12/17/2012 01:45 pm ET Updated Feb 16, 2013

Bullishness, Bearishness & Other Delusions

The Buddhists will tell you that optimism and pessimism are both delusions. The only reality is reality itself, in all its naked splendor.

To be "bullish" or "bearish" is really a similar exercise in being foolish. To be bullish on stocks implies some knowledge they will go up in the near future, when this type of information is (by definition) unknowable. It's no more intelligent than being bullish on "red" at the roulette table or being bearish on "black." To say all stocks are undervalued or overvalued, especially in relation to other asset classes might actually tell you something. Not much, but something. To dive deeper and select sectors or stocks that are overpriced or bargains -- now you're starting to get somewhere.

It's amazing how otherwise intelligent people -- those who would never consult a fortune teller, yank the handle of a slot machine, or pencil into a calendar "end-is-nigh" proclamations will actually lap up stock market predictions with straight faces.

There's the old story of the unscrupulous broker (is that redundant?) handing out business cards at the cocktail party. To half the guests he whispers "Buy IBM. It's going through the roof tomorrow." To the other half: "Sell IBM. It's tanking at the open." The next day, he's guaranteed to get adulatory calls from one side of the room. Most TV pundits are no different. They know that a few key predictions will garner attention, however wrong some of them may be. The more outrageous the prediction the better. Like a broken clock, worthless prognostications, uttered often enough, are still right twice a day. If we saw a shaman on TV predict lightning, we would call him a quack, even if it struck that evening. But if a talking head says the market's going down -- and then it does -- we call him a genius. To become better investors, we need to stay away from shamans and hucksters, and instead focus on the only thing that matters.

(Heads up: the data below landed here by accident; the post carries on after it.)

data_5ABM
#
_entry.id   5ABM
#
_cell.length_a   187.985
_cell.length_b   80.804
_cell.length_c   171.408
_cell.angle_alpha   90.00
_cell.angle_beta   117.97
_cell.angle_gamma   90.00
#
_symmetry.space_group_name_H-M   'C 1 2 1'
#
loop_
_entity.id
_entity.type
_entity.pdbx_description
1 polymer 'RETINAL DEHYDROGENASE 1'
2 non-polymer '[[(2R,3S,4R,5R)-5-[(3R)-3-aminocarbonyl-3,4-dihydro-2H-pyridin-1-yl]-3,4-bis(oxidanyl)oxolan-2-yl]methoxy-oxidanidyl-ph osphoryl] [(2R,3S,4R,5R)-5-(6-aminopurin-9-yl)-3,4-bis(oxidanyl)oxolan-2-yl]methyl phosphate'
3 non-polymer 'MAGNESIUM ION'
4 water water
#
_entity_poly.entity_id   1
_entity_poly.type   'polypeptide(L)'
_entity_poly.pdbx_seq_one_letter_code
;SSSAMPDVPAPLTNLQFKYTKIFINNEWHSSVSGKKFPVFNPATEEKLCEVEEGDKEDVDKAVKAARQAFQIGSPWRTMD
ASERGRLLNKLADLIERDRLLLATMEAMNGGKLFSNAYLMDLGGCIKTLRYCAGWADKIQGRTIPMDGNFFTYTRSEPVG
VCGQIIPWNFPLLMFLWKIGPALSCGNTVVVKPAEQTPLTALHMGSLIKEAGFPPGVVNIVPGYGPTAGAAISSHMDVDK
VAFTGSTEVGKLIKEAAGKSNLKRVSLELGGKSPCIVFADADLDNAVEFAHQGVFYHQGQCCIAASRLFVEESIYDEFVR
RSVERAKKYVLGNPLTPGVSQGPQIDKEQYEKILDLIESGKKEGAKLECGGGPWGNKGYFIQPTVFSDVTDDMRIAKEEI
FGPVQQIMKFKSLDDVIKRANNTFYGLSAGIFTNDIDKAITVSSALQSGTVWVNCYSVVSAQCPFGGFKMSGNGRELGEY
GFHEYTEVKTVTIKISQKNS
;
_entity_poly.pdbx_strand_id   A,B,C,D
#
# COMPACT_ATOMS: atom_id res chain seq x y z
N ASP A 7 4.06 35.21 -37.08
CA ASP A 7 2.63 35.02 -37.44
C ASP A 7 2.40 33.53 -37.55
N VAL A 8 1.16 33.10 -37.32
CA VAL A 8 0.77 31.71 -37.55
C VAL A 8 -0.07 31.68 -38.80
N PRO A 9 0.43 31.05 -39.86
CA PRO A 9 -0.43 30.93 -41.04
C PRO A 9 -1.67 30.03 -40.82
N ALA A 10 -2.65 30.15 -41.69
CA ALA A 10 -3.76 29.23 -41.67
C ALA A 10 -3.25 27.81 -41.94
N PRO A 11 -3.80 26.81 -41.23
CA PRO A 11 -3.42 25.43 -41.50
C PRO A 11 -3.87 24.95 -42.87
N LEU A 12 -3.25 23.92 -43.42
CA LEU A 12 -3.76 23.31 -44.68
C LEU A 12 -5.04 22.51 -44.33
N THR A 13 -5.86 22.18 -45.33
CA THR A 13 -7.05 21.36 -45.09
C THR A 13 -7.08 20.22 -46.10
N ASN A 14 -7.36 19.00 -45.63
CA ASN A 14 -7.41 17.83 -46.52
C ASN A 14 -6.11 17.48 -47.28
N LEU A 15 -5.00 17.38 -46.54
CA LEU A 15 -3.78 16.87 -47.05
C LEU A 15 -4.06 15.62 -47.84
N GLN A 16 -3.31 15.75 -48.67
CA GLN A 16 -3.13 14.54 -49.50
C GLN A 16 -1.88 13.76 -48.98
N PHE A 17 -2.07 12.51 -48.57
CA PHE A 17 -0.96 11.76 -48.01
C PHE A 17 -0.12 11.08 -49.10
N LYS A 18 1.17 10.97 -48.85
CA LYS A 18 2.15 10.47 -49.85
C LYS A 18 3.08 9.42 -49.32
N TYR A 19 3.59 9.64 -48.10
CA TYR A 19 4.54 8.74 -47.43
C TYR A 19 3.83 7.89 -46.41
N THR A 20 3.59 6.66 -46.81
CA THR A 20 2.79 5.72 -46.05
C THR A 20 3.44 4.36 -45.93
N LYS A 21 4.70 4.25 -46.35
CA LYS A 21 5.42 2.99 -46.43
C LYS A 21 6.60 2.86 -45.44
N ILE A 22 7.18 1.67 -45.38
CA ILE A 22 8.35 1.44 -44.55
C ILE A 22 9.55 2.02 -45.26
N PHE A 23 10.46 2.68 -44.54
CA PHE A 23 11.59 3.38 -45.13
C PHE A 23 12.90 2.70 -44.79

Value is what matters, and keeping a constant, objective eye on value, without any bullish or bearish prejudice or delusion, is the goal.

There are always stocks trading at discounts and premiums to their intrinsic value. Buying the one and selling the other is the best way to invest -- without regard to macroeconomic red herrings or market timing. It does make for less excitement than the killer trade. But every truly exceptional investor from Warren Buffett to Christopher Davis to Marty Whitman to Charles Brandes to Howard Marks has followed this approach. So don't take it from me. But ignore them at your peril.

For those inclined to learn more about stocks and their relationship to value, a visit to might be worthwhile.

Not every cheap stock is a buy. Some are too risky to take a gander at; others are too difficult to value. Finally, not every cheap stock is a good business. As Buffett always says, the idea is to buy a good business at a decent price, not a mediocre business at a very cheap price.

It follows that not every overpriced stock is a sell. Tax consequences alone sometimes dictate the decision to hold an expensive stock. Some companies are so good they may be worth keeping, even at some modest premium to intrinsic value. But anything grossly overvalued has to go. Don't let the tax consequences tail wag the dog of fundamentals -- and never hold something only a greater fool would now buy.

Content concerning financial matters, trading or investments is for informational purposes only and should not be relied upon in making financial, trading or investment decisions.